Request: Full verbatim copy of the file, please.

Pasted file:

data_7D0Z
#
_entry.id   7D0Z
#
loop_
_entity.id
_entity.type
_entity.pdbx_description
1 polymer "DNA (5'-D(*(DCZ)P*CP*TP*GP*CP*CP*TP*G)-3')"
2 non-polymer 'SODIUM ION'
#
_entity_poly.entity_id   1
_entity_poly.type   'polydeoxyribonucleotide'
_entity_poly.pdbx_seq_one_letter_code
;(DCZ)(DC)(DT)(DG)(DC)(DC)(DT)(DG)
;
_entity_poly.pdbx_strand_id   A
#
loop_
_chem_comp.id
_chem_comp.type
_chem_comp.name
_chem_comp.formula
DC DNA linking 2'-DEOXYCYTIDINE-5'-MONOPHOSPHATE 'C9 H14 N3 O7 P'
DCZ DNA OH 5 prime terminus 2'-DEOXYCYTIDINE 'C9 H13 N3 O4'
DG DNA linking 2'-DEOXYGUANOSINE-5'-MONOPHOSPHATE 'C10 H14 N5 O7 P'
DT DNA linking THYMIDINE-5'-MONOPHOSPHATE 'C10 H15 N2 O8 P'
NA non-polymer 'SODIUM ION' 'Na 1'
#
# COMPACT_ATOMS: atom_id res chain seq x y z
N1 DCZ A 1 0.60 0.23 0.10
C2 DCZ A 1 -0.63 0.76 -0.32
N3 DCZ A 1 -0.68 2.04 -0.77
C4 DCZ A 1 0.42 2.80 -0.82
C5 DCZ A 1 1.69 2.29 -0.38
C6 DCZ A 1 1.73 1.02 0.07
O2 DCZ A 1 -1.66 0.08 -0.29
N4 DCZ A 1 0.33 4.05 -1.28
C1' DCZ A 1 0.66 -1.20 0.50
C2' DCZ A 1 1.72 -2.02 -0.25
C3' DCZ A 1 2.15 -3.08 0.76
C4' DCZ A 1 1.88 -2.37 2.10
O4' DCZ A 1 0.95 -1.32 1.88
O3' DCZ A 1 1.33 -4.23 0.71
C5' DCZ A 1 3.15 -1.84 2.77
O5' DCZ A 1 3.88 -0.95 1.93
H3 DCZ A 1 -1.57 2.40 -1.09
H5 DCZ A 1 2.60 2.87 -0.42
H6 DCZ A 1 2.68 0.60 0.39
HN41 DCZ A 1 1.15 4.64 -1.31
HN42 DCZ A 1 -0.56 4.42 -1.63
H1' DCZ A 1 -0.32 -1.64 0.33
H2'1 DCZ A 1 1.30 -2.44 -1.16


data_7D0Z
#
_entry.id   7D0Z
#
loop_
_entity.id
_entity.type
_entity.pdbx_description
1 polymer "DNA (5'-D(*(DCZ)P*CP*TP*GP*CP*CP*TP*G)-3')"
2 non-polymer 'SODIUM ION'
#
_entity_poly.entity_id   1
_entity_poly.type   'polydeoxyribonucleotide'
_entity_poly.pdbx_seq_one_letter_code
;(DCZ)(DC)(DT)(DG)(DC)(DC)(DT)(DG)
;
_entity_poly.pdbx_strand_id   A
#
loop_
_chem_comp.id
_chem_comp.type
_chem_comp.name
_chem_comp.formula
DC DNA linking 2'-DEOXYCYTIDINE-5'-MONOPHOSPHATE 'C9 H14 N3 O7 P'
DCZ DNA OH 5 prime terminus 2'-DEOXYCYTIDINE 'C9 H13 N3 O4'
DG DNA linking 2'-DEOXYGUANOSINE-5'-MONOPHOSPHATE 'C10 H14 N5 O7 P'
DT DNA linking THYMIDINE-5'-MONOPHOSPHATE 'C10 H15 N2 O8 P'
NA non-polymer 'SODIUM ION' 'Na 1'
#
# COMPACT_ATOMS: atom_id res chain seq x y z
N1 DCZ A 1 0.60 0.23 0.10
C2 DCZ A 1 -0.63 0.76 -0.32
N3 DCZ A 1 -0.68 2.04 -0.77
C4 DCZ A 1 0.42 2.80 -0.82
C5 DCZ A 1 1.69 2.29 -0.38
C6 DCZ A 1 1.73 1.02 0.07
O2 DCZ A 1 -1.66 0.08 -0.29
N4 DCZ A 1 0.33 4.05 -1.28
C1' DCZ A 1 0.66 -1.20 0.50
C2' DCZ A 1 1.72 -2.02 -0.25
C3' DCZ A 1 2.15 -3.08 0.76
C4' DCZ A 1 1.88 -2.37 2.10
O4' DCZ A 1 0.95 -1.32 1.88
O3' DCZ A 1 1.33 -4.23 0.71
C5' DCZ A 1 3.15 -1.84 2.77
O5' DCZ A 1 3.88 -0.95 1.93
H3 DCZ A 1 -1.57 2.40 -1.09
H5 DCZ A 1 2.60 2.87 -0.42
H6 DCZ A 1 2.68 0.60 0.39
HN41 DCZ A 1 1.15 4.64 -1.31
HN42 DCZ A 1 -0.56 4.42 -1.63
H1' DCZ A 1 -0.32 -1.64 0.33
H2'1 DCZ A 1 1.30 -2.44 -1.16